Patients with wounds are cared for according to the scope and standards of practice, which are used to guide nurses and other members of the interprofessional wound care team. An intricate network of physicians, medical researchers, government regulators, and medical journal contributors helps develop the standard of care. Standards are not enacted like laws; rather, they arise naturally as a result of research investigations, existing physician practices, and technological advancements. Standard of care in the health care profession is sensitive to time, place, and person. The wound care standard must be carried out in accordance with accepted wound treatment standards that are evidence based.1
To detect signs of healing progress, wounds are assessed on a weekly basis and are handled in accordance with the standard of care. Every assessment and encounter should have the goal of healing wound characteristics while suppressing the development of adverse wound characteristics. This applies to situations where there are no signs of healing progress after two weeks, in which case it is vital to reconsider the treatment plan. Critical steps in the wound healing process include:
It is critical to identify and address the underlying pathophysiological characteristics of the wound, as well as optimize the microenvironment for healing.2 It is estimated that most chronic wounds exhibit biofilm, which inhibits or stalls the wound healing process during the inflammatory phase. One method for combating biofilm in chronic wounds and accelerating healing is to use a combination of debridement methods. The most aggressive approach is sharp debridement.3
Good wound cleansing aids in decontamination of the wound, disruption of biofilm, and promotion of healing. It is critical to clean the wound bed surface, periwound area, and surrounding skin thoroughly with noncytotoxic treatments. Additionally, bacteria are frequently found in undermining and tunneling areas.3
Patient care must always be centered on the patient as a whole, by taking into account not only the specific injury for which the patient is receiving treatment but also any other aspects that may have an impact on the patient's overall well-being.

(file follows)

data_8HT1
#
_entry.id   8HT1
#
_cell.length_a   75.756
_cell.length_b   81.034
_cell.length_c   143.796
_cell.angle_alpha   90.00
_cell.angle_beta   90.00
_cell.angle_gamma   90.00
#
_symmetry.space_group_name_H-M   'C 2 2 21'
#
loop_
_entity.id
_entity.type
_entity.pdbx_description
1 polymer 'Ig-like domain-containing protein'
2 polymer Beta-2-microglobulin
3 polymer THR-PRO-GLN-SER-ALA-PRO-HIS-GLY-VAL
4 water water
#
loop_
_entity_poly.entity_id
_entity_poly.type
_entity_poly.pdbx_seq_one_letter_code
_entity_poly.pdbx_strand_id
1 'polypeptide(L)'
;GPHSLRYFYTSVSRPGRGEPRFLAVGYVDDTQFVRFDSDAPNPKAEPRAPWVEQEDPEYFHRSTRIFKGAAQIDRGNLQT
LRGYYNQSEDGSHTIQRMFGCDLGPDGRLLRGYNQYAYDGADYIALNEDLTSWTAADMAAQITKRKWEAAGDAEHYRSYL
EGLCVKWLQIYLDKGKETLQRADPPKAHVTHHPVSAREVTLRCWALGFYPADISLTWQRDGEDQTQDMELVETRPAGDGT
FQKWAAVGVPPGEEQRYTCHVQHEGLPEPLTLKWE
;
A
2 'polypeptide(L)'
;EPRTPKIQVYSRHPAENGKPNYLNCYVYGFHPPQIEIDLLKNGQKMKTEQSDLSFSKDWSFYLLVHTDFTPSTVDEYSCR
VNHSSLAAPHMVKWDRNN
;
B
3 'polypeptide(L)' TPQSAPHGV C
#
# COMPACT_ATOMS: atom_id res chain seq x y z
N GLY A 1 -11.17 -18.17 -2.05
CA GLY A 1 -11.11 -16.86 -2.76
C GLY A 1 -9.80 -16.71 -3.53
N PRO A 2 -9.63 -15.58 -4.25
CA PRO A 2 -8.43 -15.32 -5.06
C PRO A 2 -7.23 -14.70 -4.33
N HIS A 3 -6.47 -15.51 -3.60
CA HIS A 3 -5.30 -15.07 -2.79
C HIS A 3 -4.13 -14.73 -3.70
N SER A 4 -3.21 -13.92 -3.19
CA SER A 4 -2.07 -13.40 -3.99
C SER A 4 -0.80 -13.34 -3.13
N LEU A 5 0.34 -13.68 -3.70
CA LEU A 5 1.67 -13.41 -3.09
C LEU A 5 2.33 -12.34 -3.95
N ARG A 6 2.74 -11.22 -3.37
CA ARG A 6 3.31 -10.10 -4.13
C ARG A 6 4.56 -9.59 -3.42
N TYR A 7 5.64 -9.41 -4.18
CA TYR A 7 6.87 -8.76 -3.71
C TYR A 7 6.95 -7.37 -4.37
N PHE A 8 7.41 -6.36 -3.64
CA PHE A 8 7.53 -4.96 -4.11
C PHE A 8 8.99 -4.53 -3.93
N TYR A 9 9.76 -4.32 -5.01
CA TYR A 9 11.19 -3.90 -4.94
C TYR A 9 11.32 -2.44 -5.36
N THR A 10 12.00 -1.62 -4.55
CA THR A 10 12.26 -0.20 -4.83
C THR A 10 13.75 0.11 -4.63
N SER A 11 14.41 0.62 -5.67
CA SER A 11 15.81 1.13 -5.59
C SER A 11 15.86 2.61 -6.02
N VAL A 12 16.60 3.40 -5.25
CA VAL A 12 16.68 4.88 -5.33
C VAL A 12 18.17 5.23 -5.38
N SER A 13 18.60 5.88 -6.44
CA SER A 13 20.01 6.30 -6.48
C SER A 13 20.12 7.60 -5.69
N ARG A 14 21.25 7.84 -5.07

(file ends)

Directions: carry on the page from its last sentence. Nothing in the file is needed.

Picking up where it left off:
It is sometimes difficult to perform certain aspects of wound bed preparation and treatments because of patient preferences, religious beliefs, pain, mental illness, diabetes, anemia, malnutrition, immunodeficiency, age, obesity, substance abuse, or smoking. Clinicians should involve patients and caregivers in their care and closely examine variables such as social, psychological, physical, nutritional, and lifestyle factors while treating patients. Failure to pay attention to one of these critical areas may result in nonadherence on the part of the patient and may thus lead to a chronic wound that does not heal properly.4,5
Documentation of a wound assessment is a vital component of the standard of wound care. Your documentation should adhere to your facility's documentation guidelines. Accurate documentation contributes to improved patient safety, outcomes, and care quality. To avoid litigation, support reimbursement claims, and communicate among health care professionals, wound care documentation must be consistent.
When the clinician provides documentation, it acts as the primary means of communication among the various members of the team, it validates medical necessity, and it serves as a way to determine whether a wound is improving or deteriorating. Photographs, graphs of healing times, automatic measurements, and written descriptions are commonly used to document wound care. Advances in digital technology have had an enormous impact on streamlining this comprehensive process precisely.6
Hard-to-heal or chronic wounds can be assisted by advanced wound therapies such as growth factors, bioengineered tissue, and negative pressure wound therapy. However, to get the most out of innovative wound care technologies, proper wound bed preparation is critical. Advanced wound therapies are typically introduced after standard of care approaches fail to result in progress toward wound closure.
Nonhealing and chronic wounds continue to be a major health care concern. However, proper preparation of the wound bed is essential to any treatment plan's success. For wounds to heal, they must be treated in a structured manner. Understanding the biological processes that occur in the wound bed while adhering to standard wound care can assist clinicians in optimizing these conditions and selecting compatible advanced therapies as needed to overcome the challenges that delay the healing of hard-to-heal and chronic wounds.
The views and opinions expressed in this blog are solely those of the author, and do not represent the views of WoundSource, HMP Global, its affiliates, or subsidiary companies.